Usually by this time of year, we are done with first cut hay and the haymow is filled to the ceiling. However, Mother Nature, in all her fickleness, has seen to it that we’ve only had seven days of sunshine in the last five weeks. Rain has been the norm. Now, if you don’t know anything about making hay, you need at least two, if not three days of full-on sunshine to dry the hay enough to bale.
We finally got a break, the sun shined, and it was time to make hay.
Haying is tough, dirty work. You sweat profusely. You’re covered in dirt, dust and hayseeds. At the end of the day you feel like you’ve just finished the Tour De France. TWICE. Wearing a wool jacket. Carrying a large sack of rocks on your back. While breathing through a straw. Unless you’re lucky enough to be the guy in the air-conditioned tractor!
So, once the sun started to shine and the fields dried off, it was time to mow. Luckily, there was no humidity (which causes the hay to take longer to dry) and a strong breeze was blowing (which helps the hay dry faster).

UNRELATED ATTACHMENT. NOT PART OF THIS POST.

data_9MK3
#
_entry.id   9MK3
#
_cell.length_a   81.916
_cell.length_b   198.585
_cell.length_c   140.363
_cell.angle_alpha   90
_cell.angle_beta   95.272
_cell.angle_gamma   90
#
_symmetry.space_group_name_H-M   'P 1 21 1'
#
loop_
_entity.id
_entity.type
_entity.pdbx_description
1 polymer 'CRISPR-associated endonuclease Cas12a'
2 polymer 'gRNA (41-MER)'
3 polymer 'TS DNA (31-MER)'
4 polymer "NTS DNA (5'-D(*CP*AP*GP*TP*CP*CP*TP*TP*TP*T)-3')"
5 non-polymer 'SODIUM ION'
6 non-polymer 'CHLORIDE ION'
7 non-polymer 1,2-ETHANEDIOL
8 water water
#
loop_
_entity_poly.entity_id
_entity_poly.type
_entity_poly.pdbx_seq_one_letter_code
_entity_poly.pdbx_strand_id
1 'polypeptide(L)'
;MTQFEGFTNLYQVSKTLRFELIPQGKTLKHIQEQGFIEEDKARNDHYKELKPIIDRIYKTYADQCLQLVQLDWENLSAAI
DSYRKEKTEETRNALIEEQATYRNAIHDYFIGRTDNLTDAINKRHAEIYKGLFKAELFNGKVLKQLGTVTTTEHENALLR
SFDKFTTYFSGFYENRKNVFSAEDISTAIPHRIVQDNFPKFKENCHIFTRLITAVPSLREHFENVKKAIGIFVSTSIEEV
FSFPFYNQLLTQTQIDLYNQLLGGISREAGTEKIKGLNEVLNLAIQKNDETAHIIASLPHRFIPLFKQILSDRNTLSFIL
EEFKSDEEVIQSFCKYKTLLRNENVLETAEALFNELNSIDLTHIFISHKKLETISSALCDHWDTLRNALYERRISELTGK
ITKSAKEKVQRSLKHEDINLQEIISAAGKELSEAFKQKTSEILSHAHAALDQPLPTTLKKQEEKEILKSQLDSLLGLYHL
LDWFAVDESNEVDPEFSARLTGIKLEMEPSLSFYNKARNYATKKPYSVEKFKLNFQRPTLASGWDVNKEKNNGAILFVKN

After the hay is mowed, it gets tedded. A tedder is a piece of machinery that is pulled behind the tractor and driven over the rows of mowed hay. The tedder spins the hay out and spreads it around in a thin layer, which helps it to dry. Depending on the weather for the day, it may have to be tedded an additional time or two. Drying the hay properly is essential – it keeps the hay from molding. Even worse, wet hay bales that are stacked tightly in a barn can actually start a fire.
After the hay is dried, it gets raked into windrows (a long line of hay). Again, depending on the weather, the windrows may be left to dry in the breeze for a few hours or longer.
Finally, it’ time to bale. The tractor is hooked up to the hay baler, and then the baler tows a hay wagon is one long hay baling train.
The baler is driven over the rows of hay. It shapes and ties the bales and then kicks them out the back of the baler into the hay wagon.
Once the wagon is filled, it’s time to switch and start all over again. The full wagons are hauled to the barn and stacked by hand in the hay mow.
We also round bale a lot of our fields. These bales are wrapped and stored outside for the winter. Because they weigh several hundred pounds, a tractor is needed to haul them around when it’s time to feed the cows outside.
After several long days of hot, tiring work, it’s time to wait for more sunshine and then the job starts all over again. This is why I don’t need a damn gym membership.